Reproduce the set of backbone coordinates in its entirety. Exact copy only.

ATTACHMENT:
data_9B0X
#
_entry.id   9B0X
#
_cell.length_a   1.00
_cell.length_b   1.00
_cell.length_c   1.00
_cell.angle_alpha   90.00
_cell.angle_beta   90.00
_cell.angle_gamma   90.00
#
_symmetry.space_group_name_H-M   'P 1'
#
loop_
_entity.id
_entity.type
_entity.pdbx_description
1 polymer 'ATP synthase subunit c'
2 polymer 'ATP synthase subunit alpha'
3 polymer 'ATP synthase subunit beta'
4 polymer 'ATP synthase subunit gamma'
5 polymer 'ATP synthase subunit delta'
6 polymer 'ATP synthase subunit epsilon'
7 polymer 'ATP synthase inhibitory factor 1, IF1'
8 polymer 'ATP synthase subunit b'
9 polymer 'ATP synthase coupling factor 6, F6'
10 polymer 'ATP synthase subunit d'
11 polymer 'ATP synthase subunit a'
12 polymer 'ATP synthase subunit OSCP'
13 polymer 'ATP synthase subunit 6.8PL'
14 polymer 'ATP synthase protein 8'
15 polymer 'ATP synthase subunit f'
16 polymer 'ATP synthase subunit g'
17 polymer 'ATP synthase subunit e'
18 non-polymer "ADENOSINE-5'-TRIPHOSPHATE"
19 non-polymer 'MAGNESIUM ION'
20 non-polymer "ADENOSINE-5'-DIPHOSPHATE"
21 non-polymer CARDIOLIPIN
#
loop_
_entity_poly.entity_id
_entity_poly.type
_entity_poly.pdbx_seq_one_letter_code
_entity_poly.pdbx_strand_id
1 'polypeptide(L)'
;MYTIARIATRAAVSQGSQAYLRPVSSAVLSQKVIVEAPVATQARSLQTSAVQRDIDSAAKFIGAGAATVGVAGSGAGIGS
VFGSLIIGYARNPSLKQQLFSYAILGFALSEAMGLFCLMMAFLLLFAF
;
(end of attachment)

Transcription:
data_9B0X
#
_entry.id   9B0X
#
_cell.length_a   1.00
_cell.length_b   1.00
_cell.length_c   1.00
_cell.angle_alpha   90.00
_cell.angle_beta   90.00
_cell.angle_gamma   90.00
#
_symmetry.space_group_name_H-M   'P 1'
#
loop_
_entity.id
_entity.type
_entity.pdbx_description
1 polymer 'ATP synthase subunit c'
2 polymer 'ATP synthase subunit alpha'
3 polymer 'ATP synthase subunit beta'
4 polymer 'ATP synthase subunit gamma'
5 polymer 'ATP synthase subunit delta'
6 polymer 'ATP synthase subunit epsilon'
7 polymer 'ATP synthase inhibitory factor 1, IF1'
8 polymer 'ATP synthase subunit b'
9 polymer 'ATP synthase coupling factor 6, F6'
10 polymer 'ATP synthase subunit d'
11 polymer 'ATP synthase subunit a'
12 polymer 'ATP synthase subunit OSCP'
13 polymer 'ATP synthase subunit 6.8PL'
14 polymer 'ATP synthase protein 8'
15 polymer 'ATP synthase subunit f'
16 polymer 'ATP synthase subunit g'
17 polymer 'ATP synthase subunit e'
18 non-polymer "ADENOSINE-5'-TRIPHOSPHATE"
19 non-polymer 'MAGNESIUM ION'
20 non-polymer "ADENOSINE-5'-DIPHOSPHATE"
21 non-polymer CARDIOLIPIN
#
loop_
_entity_poly.entity_id
_entity_poly.type
_entity_poly.pdbx_seq_one_letter_code
_entity_poly.pdbx_strand_id
1 'polypeptide(L)'
;MYTIARIATRAAVSQGSQAYLRPVSSAVLSQKVIVEAPVATQARSLQTSAVQRDIDSAAKFIGAGAATVGVAGSGAGIGS
VFGSLIIGYARNPSLKQQLFSYAILGFALSEAMGLFCLMMAFLLLFAF
;